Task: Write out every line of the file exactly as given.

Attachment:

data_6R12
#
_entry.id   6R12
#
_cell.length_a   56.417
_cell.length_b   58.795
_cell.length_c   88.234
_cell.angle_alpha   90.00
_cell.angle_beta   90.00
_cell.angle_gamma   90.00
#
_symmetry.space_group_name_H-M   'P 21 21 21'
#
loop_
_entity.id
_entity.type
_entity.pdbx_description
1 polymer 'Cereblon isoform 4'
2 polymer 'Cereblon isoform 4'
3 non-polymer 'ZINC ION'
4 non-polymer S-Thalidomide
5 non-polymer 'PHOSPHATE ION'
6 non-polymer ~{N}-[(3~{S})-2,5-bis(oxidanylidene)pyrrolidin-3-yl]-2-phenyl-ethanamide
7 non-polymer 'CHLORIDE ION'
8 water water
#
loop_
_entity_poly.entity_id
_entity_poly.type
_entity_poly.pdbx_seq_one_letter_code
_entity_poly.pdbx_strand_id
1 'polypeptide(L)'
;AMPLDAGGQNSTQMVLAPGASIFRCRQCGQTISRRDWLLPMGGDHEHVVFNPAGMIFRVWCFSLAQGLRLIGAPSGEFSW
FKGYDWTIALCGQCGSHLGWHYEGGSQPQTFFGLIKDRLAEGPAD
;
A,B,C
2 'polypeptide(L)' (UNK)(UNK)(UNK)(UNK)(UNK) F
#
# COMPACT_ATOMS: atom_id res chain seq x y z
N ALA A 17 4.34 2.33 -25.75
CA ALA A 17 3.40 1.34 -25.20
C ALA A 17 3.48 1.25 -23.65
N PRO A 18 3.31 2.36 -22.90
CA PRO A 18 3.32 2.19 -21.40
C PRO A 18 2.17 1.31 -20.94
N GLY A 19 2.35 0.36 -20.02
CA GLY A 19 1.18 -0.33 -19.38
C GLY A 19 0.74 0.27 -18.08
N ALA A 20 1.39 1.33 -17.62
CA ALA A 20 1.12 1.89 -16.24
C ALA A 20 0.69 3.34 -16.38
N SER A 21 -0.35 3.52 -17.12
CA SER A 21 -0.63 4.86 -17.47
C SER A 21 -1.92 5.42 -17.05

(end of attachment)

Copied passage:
data_6R12
#
_entry.id   6R12
#
_cell.length_a   56.417
_cell.length_b   58.795
_cell.length_c   88.234
_cell.angle_alpha   90.00
_cell.angle_beta   90.00
_cell.angle_gamma   90.00
#
_symmetry.space_group_name_H-M   'P 21 21 21'
#
loop_
_entity.id
_entity.type
_entity.pdbx_description
1 polymer 'Cereblon isoform 4'
2 polymer 'Cereblon isoform 4'
3 non-polymer 'ZINC ION'
4 non-polymer S-Thalidomide
5 non-polymer 'PHOSPHATE ION'
6 non-polymer ~{N}-[(3~{S})-2,5-bis(oxidanylidene)pyrrolidin-3-yl]-2-phenyl-ethanamide
7 non-polymer 'CHLORIDE ION'
8 water water
#
loop_
_entity_poly.entity_id
_entity_poly.type
_entity_poly.pdbx_seq_one_letter_code
_entity_poly.pdbx_strand_id
1 'polypeptide(L)'
;AMPLDAGGQNSTQMVLAPGASIFRCRQCGQTISRRDWLLPMGGDHEHVVFNPAGMIFRVWCFSLAQGLRLIGAPSGEFSW
FKGYDWTIALCGQCGSHLGWHYEGGSQPQTFFGLIKDRLAEGPAD
;
A,B,C
2 'polypeptide(L)' (UNK)(UNK)(UNK)(UNK)(UNK) F
#
# COMPACT_ATOMS: atom_id res chain seq x y z
N ALA A 17 4.34 2.33 -25.75
CA ALA A 17 3.40 1.34 -25.20
C ALA A 17 3.48 1.25 -23.65
N PRO A 18 3.31 2.36 -22.90
CA PRO A 18 3.32 2.19 -21.40
C PRO A 18 2.17 1.31 -20.94
N GLY A 19 2.35 0.36 -20.02
CA GLY A 19 1.18 -0.33 -19.38
C GLY A 19 0.74 0.27 -18.08
N ALA A 20 1.39 1.33 -17.62
CA ALA A 20 1.12 1.89 -16.24
C ALA A 20 0.69 3.34 -16.38
N SER A 21 -0.35 3.52 -17.12
CA SER A 21 -0.63 4.86 -17.47
C SER A 21 -1.92 5.42 -17.05